Eventually I get to painting.  I select the size canvas or panel I feel is appropriate for the image.  I usually put down a base coat of acrylic that is colored the compliment of whatever color dominates the photo I am working from.  Then I put on my apron and gloves, lay out my paints and medium, and get to work.  A painting sometimes takes hours, sometimes days.  I work from back to front, blocking in the sky first, then middle ground, then foreground.  I use a large painting knife.  Once the canvas is covered I switch to smaller knives and occasionally brushes to build any desired detail.

When the painting is complete to my satisfaction, I sign it and leave it to dry.  I clean off my palette completely.  If time permits I will sit back and think about the painting and write about the experience of painting it.  Over the next few days I will pass it several times.  Sometimes I will change my mind and decide it is not finished after all.  But usually I allow it to be as it is and move onto the next thing.


I have finally started working larger.  It was time to explore my landscapes on a new scale.  The larger size allows me to loosen up a bit and have a wider range of mark making.  I am still using a painting knife regularly, but I now incorporate brushwork as well.  These can no longer be “alla prima” paintings and now I must readjust my work habits to paint in multiple sessions.  This means planning more carefully how the surface is built so that I can allow for adequate drying time.  This also means putting an unfinished painting aside for a week.  The downside is the anxiety I feel about just wanting to finish the thing.  The upside is that it forces me to sit back and take more time evaluating the painting in progress.  Transitioning into a new way of working is always challenging, but that which is challenging always inspires growth.

iPad Paintings

So I recently acquired an iPad (thanks Ben) and the most useful tool I have found on it so far has been the Sketchbookx Application (this is the free version).  It is a drawing and painting application that allows me to select brush size, opacity, color, etc.  There are pencil and marker tools as well.  I am still learning all of the different things I can do with it.  There is definitely a digital “look” to the finished product.  However, it’s useful for sketching out ideas or studies quickly and easily.  As an artist, it is always fun to try new tools and see how they integrate into studio work.  Another option I have toyed with is importing pictures of in-process paintings to this application and playing with ideas for the next step.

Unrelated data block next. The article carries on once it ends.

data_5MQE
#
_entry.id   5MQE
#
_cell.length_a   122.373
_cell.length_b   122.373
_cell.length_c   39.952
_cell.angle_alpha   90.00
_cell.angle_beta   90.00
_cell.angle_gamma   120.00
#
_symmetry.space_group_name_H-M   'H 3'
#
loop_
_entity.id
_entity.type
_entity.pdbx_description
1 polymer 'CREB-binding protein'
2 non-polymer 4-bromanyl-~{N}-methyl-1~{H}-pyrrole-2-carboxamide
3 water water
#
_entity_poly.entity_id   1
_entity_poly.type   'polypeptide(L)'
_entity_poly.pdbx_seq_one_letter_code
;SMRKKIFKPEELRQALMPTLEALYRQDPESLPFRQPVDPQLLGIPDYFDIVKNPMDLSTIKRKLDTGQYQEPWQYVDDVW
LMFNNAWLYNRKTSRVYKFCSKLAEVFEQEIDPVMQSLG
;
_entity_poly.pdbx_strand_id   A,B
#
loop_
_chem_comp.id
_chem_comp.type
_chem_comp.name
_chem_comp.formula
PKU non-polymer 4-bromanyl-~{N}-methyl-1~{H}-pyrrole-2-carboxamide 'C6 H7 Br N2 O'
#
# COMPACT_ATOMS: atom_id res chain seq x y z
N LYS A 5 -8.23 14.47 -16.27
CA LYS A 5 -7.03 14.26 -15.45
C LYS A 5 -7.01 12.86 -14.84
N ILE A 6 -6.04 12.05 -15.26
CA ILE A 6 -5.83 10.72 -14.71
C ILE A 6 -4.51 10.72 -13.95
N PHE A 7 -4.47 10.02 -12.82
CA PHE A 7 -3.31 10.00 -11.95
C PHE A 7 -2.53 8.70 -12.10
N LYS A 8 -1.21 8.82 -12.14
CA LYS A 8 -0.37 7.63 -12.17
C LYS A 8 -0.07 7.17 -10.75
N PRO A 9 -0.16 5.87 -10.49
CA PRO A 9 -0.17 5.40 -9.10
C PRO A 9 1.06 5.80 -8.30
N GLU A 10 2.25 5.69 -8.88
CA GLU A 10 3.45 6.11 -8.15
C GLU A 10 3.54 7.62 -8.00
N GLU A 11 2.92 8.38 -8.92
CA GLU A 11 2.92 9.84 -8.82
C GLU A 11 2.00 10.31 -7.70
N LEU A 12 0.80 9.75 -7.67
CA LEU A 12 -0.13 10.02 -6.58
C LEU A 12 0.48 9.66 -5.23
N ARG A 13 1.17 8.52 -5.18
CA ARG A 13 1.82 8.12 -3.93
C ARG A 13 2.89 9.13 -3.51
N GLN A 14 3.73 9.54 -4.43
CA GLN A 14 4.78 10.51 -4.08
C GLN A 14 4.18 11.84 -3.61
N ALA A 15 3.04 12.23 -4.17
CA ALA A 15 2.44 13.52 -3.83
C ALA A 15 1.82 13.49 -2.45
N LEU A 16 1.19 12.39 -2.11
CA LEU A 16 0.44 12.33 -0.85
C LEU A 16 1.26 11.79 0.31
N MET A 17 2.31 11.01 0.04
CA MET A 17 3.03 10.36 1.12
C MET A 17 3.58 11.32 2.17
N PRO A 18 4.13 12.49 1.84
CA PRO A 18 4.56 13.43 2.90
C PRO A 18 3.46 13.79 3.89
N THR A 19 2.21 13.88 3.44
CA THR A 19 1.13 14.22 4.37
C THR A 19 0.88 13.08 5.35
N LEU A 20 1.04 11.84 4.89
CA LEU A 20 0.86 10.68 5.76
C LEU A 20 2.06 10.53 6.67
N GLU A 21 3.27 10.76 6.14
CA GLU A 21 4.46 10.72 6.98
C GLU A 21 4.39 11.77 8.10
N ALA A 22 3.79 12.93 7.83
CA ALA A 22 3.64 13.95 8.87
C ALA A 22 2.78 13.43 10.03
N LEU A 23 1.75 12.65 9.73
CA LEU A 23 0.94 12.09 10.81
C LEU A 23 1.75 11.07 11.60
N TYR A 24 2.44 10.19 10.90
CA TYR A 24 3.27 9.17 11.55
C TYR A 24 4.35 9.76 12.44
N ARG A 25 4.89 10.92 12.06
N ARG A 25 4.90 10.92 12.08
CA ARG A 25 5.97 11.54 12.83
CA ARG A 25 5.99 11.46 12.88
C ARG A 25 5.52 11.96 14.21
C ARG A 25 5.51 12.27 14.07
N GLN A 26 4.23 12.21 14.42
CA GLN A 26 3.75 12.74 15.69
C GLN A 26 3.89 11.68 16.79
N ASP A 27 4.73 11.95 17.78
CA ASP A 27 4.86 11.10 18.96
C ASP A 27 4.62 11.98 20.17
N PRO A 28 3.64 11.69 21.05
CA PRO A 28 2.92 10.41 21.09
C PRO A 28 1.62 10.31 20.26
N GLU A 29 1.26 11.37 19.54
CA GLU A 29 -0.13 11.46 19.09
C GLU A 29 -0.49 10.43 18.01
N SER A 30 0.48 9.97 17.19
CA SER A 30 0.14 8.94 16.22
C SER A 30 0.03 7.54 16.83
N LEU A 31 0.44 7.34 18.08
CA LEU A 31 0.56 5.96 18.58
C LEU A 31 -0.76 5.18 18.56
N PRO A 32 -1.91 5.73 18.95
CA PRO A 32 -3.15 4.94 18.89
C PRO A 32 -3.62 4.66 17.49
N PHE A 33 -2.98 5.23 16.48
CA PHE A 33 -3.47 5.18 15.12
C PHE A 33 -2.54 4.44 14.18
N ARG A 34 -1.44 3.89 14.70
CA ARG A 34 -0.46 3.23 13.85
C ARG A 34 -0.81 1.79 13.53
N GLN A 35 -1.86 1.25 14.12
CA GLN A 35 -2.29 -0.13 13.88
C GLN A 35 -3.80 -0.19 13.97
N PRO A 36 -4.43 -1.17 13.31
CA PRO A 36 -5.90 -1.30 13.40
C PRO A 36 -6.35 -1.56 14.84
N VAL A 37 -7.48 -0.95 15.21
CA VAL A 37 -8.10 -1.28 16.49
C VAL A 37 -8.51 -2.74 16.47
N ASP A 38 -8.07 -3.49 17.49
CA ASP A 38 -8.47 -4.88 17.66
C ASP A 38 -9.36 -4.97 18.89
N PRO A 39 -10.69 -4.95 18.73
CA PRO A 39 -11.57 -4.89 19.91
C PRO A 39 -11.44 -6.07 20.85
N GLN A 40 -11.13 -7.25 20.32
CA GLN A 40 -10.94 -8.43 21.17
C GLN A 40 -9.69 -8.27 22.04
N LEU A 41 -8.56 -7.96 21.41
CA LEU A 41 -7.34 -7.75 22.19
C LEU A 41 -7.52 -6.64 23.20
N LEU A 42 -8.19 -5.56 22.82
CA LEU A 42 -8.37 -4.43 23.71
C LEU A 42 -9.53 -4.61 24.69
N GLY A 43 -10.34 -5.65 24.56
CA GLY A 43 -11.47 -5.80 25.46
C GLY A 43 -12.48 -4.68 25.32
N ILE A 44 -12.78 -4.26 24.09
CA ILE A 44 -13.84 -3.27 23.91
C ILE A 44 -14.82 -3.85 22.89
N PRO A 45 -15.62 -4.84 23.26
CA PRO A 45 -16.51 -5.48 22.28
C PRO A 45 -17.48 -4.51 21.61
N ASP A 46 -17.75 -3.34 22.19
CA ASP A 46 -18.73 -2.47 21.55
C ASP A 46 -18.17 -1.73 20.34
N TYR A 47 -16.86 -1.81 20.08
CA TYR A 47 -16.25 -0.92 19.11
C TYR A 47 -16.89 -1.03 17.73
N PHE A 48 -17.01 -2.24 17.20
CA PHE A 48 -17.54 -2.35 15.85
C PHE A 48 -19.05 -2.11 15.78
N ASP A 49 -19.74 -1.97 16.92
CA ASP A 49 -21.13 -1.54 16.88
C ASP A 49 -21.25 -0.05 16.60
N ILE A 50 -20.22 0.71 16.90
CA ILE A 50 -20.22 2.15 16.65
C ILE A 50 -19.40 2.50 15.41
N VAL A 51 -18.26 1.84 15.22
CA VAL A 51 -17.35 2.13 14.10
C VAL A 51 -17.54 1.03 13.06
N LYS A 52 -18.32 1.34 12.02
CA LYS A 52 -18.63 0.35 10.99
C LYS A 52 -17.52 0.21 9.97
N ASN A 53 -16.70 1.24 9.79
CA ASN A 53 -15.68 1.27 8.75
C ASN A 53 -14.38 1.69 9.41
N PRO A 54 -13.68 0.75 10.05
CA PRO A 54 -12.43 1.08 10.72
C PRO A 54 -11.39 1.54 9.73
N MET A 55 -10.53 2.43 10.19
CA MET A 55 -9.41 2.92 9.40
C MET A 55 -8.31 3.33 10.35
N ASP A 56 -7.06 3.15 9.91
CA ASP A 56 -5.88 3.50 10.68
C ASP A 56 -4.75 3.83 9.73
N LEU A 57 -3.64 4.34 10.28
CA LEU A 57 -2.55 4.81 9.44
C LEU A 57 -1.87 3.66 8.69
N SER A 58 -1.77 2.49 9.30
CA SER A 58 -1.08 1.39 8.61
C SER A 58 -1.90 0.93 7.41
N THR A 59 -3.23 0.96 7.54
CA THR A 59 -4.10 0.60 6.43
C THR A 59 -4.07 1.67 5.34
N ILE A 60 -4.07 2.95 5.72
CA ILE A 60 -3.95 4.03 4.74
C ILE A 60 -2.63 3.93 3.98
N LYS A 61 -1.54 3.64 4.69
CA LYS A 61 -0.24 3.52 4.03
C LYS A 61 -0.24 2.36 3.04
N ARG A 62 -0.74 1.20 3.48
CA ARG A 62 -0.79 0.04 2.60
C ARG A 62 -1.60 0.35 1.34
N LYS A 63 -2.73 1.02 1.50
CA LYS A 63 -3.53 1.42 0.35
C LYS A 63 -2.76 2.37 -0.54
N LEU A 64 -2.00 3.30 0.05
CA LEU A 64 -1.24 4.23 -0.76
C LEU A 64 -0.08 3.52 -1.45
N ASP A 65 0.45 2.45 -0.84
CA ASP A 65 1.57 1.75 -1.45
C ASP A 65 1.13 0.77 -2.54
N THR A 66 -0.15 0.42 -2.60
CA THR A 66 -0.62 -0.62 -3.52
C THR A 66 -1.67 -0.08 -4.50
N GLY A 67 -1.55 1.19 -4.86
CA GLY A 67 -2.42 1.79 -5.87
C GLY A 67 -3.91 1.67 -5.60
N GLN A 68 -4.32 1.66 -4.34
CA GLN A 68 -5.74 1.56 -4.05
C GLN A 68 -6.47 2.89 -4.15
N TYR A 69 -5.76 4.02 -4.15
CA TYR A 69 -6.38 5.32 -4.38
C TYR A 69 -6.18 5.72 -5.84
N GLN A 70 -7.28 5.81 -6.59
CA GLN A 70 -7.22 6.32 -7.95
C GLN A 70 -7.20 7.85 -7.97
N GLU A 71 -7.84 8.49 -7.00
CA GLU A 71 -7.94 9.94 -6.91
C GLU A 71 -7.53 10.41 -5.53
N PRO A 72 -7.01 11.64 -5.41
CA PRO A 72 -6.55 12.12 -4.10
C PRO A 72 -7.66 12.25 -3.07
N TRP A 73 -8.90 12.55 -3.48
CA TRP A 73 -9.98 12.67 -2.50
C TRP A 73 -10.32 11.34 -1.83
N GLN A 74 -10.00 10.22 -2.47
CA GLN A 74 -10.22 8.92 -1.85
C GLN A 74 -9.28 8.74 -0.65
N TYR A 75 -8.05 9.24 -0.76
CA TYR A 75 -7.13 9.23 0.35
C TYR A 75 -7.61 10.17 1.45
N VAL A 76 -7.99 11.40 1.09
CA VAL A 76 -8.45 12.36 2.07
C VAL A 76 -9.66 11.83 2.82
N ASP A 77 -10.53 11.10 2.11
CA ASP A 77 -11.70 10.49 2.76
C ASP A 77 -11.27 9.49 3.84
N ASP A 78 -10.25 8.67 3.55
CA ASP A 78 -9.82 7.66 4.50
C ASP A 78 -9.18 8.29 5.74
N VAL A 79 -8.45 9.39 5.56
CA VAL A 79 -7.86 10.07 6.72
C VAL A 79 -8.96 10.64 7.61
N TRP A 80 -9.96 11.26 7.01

October Afternoon

20″ x 24″

acrylic on canvas


This is a bit of a departure for me, but I am having fun with my acrylics.  I have been using brushes again and playing with a loose, painterly approach.  Obviously a lot of autumn in my recent work- how could I not be inspired by the season?  This piece feels particularly personal to me.  I recall the afternoon I took this photo vividly. One benefit to working from photos is being able to relive the memory in creating the painting.


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Fish Creek Sunset

10″ x 16″

acrylic on paper

I have been playing with acrylics lately because I have been teaching them a lot and have found myself inspired by my students.  This image is from a photo I took last time I was teaching at the Peninsula School of Art.  I took an hour to hike through the State Park after class and despite being very cold, I found some inspiring views.

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I just wrapped up a 3 week class on Impressionist style landscape painting at the Cedarburg Cultural Center.  Being on a bit of a break from my regular studio work, I felt like channeling my inner impressionist yesterday.  Working from photographs I took at Peninsula State Park earlier this month, I whipped up some autumn paintings in acrylic.  I tried to force myself to stay loose and intuitive with the paint.  I tried to relinquish some control of mixing and detail.   I had fun and  I know that this will certainly inform my work going forward.  The classes I teach inevitably change me as an artist for the better.